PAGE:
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Mental impairment. How does the employer know?
There is no general rule that the employer can deny knowledge of an employee’s disability until a clear medical prognosis is provided. A decision whether an employee meets the legal definition of disability, a physical or mental impairment having a substantial and long-term adverse effect on the employee’s ability to carry out normal day-to-day activities, can often be decided on the basis of observations and detailed enquiries made of the employee. However, where there is a suspected ‘hidden’ mental impairment but different possible causes of behaviour, it may be reasonable to insist upon obtaining the opinion of a medical professional without which the employer is unable to determine the cause.
In

Cox v Essex County Fire and Rescue Service the employer relied on the position of lack of information.

Disability is a legal construct [s.6 of the Eq Act 2010] and (with exception to prescribed disabilities) the conditions which become apparent to the employer  are often little understood.

When facing a potential claim for reasonable adjustments the employer may reasonably adopt the defence of lack of knowledge (s.20 of Sch 8 of the Equality Act 2010) if;

  1. it did not know, and
  2. could not reasonably have been expected to know, that the person had a disability.

The EHRC Code of Practice on Employment 2011 (para 6.19) contains the example of a worker in a call centre suffering from depression who cries at work and has difficulty dealing with customer enquiries when the symptoms are severe.  This is likely to trigger a duty on the employer to discuss with the worker whether the crying is connected to a disability. The employer should do all it can reasonably be expected to do to find out and the enquiries should be extensive. 

It would seem to follow from this guidance that such knowledge would  undermine the employer’s claim to the s.20 defence, taken together with the employer’s own observations of the worker’s symptoms.

However, an employee’s self-diagnosis is not necessarily definitive. The employer is entitled to take the view that in the absence of a clear medical opinion they did not know that the employee’s condition amounted to a disability. The recent EAT decision in Cox v Essex County Fire and Rescue Service, UKEAT/0162/13/SM is in point.

The facts:

Mr Cox was employed as Deputy Finance Director and suffered an accident at work slipping down stairs, subsequently brought a personal injury claim.  After a number of irational incidents the employer raised performance concerns and in response Mr Cox stated that he had suffered severe concussion from the accident at work and had seen a senior external cognitive behaviour counsellor.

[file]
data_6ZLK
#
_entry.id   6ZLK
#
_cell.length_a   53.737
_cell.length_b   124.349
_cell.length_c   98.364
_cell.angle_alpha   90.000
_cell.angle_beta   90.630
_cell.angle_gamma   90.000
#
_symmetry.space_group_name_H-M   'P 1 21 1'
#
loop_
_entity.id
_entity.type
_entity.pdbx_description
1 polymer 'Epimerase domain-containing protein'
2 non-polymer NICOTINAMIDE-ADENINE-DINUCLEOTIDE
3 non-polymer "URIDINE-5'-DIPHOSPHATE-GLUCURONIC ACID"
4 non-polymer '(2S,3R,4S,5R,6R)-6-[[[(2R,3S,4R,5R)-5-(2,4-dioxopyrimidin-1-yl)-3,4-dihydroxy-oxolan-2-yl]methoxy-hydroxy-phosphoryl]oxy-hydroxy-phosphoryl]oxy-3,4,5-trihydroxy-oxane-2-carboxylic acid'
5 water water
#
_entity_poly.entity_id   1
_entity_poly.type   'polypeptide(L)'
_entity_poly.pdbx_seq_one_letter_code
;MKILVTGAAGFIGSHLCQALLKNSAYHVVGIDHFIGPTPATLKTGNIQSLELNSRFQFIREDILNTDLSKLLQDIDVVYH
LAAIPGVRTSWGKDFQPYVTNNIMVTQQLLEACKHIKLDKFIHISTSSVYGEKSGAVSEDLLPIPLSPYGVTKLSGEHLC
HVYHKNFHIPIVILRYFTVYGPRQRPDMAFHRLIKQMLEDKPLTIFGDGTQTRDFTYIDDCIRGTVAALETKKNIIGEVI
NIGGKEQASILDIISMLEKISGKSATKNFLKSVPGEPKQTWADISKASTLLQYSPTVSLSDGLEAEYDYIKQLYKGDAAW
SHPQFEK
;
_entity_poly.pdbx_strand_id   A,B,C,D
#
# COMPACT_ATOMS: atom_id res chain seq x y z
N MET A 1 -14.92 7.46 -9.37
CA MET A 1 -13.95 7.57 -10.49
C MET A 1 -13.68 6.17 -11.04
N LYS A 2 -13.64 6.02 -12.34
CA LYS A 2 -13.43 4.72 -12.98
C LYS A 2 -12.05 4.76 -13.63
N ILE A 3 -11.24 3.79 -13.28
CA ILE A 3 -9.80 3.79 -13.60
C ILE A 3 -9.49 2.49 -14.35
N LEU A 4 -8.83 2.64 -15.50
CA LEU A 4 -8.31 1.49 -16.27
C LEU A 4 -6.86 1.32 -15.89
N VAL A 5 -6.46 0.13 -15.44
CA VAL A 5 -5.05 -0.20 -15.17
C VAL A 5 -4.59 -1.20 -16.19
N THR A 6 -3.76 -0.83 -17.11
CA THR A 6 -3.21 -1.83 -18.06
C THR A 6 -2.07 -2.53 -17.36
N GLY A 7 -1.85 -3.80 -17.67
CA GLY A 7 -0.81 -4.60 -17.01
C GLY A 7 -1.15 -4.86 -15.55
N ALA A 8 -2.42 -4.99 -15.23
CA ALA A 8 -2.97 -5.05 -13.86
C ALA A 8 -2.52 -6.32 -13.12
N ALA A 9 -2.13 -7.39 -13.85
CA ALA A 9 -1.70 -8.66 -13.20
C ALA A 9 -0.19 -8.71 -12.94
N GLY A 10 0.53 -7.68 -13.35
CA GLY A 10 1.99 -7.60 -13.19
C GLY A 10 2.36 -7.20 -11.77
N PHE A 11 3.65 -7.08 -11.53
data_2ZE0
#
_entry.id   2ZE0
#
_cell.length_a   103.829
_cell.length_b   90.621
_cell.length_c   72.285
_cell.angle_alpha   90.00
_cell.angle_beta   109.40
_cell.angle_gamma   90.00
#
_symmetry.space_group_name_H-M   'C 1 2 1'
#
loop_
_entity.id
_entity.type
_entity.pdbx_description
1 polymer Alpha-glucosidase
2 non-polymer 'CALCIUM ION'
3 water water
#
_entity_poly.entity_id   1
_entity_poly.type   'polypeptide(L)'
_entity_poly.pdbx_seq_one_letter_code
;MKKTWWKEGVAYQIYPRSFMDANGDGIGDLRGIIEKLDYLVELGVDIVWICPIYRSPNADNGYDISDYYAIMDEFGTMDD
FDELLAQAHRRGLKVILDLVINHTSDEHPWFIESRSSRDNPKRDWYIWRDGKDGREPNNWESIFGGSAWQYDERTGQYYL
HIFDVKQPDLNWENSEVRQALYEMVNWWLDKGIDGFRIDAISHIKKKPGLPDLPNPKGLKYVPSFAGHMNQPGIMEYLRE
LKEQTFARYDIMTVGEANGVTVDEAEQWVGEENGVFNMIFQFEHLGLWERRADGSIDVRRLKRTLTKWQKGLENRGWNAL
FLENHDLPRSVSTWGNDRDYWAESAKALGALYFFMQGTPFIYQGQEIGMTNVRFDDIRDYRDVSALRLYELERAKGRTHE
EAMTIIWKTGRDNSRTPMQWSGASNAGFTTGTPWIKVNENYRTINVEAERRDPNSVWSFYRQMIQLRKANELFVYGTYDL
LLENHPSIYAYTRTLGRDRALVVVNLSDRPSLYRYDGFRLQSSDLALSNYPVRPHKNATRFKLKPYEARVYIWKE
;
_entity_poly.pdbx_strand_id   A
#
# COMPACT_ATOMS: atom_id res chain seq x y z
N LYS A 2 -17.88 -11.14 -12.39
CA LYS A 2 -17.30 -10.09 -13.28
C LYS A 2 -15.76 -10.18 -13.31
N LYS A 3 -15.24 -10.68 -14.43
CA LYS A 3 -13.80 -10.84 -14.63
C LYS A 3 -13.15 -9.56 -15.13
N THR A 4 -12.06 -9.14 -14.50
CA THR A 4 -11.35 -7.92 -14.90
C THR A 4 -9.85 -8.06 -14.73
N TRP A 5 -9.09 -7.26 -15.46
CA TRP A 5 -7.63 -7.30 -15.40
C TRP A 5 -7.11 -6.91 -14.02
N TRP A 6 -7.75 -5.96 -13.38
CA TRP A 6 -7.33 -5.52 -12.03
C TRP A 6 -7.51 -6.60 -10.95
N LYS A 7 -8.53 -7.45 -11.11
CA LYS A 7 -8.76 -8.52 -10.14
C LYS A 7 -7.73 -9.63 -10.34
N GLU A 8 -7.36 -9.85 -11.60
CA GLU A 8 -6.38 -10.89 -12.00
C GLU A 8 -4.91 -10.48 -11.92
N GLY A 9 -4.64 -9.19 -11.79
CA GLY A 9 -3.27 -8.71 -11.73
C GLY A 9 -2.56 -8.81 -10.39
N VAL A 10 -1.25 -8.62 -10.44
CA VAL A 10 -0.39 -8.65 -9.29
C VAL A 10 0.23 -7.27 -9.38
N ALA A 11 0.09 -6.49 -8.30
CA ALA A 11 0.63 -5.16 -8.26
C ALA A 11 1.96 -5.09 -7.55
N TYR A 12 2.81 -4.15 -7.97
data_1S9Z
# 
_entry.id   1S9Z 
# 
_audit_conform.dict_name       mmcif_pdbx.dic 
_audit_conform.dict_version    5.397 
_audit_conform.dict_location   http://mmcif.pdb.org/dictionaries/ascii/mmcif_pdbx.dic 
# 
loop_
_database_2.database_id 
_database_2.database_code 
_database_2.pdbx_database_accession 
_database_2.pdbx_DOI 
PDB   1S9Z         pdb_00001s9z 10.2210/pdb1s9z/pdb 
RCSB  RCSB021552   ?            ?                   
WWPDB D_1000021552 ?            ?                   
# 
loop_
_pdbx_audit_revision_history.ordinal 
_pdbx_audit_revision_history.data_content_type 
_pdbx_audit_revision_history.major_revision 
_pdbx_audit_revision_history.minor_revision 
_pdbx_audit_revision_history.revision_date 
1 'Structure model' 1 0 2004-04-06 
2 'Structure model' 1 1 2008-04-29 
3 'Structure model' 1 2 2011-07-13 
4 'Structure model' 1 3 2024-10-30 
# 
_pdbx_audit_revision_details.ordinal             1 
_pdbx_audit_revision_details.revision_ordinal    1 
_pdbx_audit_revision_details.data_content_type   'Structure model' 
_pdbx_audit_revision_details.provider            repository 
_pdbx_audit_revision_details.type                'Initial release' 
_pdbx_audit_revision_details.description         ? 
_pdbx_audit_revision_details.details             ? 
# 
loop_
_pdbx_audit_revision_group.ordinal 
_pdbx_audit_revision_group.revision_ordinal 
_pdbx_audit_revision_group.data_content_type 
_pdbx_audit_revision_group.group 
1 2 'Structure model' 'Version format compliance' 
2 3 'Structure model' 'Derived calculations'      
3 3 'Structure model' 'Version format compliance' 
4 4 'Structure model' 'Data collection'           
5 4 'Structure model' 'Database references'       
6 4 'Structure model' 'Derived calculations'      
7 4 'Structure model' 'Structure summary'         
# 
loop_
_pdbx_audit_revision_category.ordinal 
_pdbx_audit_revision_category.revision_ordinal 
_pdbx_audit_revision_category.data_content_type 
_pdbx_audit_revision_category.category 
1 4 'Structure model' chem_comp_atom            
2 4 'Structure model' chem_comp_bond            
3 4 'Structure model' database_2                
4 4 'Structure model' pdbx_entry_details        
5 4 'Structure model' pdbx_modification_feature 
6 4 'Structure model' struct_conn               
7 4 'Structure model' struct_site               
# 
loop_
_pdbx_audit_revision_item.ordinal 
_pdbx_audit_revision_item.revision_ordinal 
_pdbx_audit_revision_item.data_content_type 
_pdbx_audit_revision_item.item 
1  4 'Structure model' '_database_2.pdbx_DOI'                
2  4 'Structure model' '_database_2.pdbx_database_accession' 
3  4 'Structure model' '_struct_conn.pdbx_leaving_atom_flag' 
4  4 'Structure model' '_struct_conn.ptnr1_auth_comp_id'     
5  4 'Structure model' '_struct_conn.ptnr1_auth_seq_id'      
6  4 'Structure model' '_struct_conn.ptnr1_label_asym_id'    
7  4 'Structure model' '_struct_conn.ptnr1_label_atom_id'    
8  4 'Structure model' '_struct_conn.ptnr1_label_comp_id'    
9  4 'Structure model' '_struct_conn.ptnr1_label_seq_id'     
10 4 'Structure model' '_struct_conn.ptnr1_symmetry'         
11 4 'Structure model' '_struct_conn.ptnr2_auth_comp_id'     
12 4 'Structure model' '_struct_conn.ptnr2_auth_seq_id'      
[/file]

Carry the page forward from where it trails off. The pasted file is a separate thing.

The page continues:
Mr Cox was suspended for gross misconduct relating to his aggressive behaviour and he raised several grievances, one of which stated he was suffering from bi-polar disorder and that his psychiatrist said it was caused via depression resulting from his accident at work.

The employer referred the matter to Occupational Health who wrote to the GP requesting a report but this report was refused by Mr Cox.  Based on this the employer considered it did not know of the disability.

The decisions of the ET and the EAT

The ET held that the employer did not know of the disability at the time of dismissal and the reasonable adjustments claim was defeated. The employer was justified in insisting upon a definitive medical opinion, in the absence of which it did not have knowledge of the disability. The EAT, exercising its narrow jurisdiction, refused to interfere with that finding of fact; it was not perverse. It cited the case of Wilcox v Birmingham Citizens Advice Bureau Services Ltd (UKEAT/0293/10) at paragraph 34. In that case it was difficult for the employer to discern the cause of the employee’s conduct, whether it was the unusual mental impairment from which she suffered, or, her general unhappiness with her working conditions.

Comment

My own view is that business leaders must take a stand on mental health.  I am not alone in this view (read Dennis Stevenson’s FT opinion page) who cites Sir Hector Sants, the former head of the UK financial regulator, has stepped down from a senior role at Barclays after last month’s announcement that he was taking leave because of “exhaustion and stress”. António Horta-Osório, chief executive of Lloyds Banking Group, two years ago took a leave of absence on doctors’ advice, returning in early 2012. Carsten Schloter, chief executive of Swisscom, Switzerland’s biggest telecoms company, is presumed to have committed suicide in July, having talked publicly about the relentless demands of the job. The following month, Pierre Wauthier, chief financial officer of Zurich Insurance, committed suicide, blaming a difficult work relationship.

Mental illness is not just the preserve of the senior management team – it can impact anyone and everyone.

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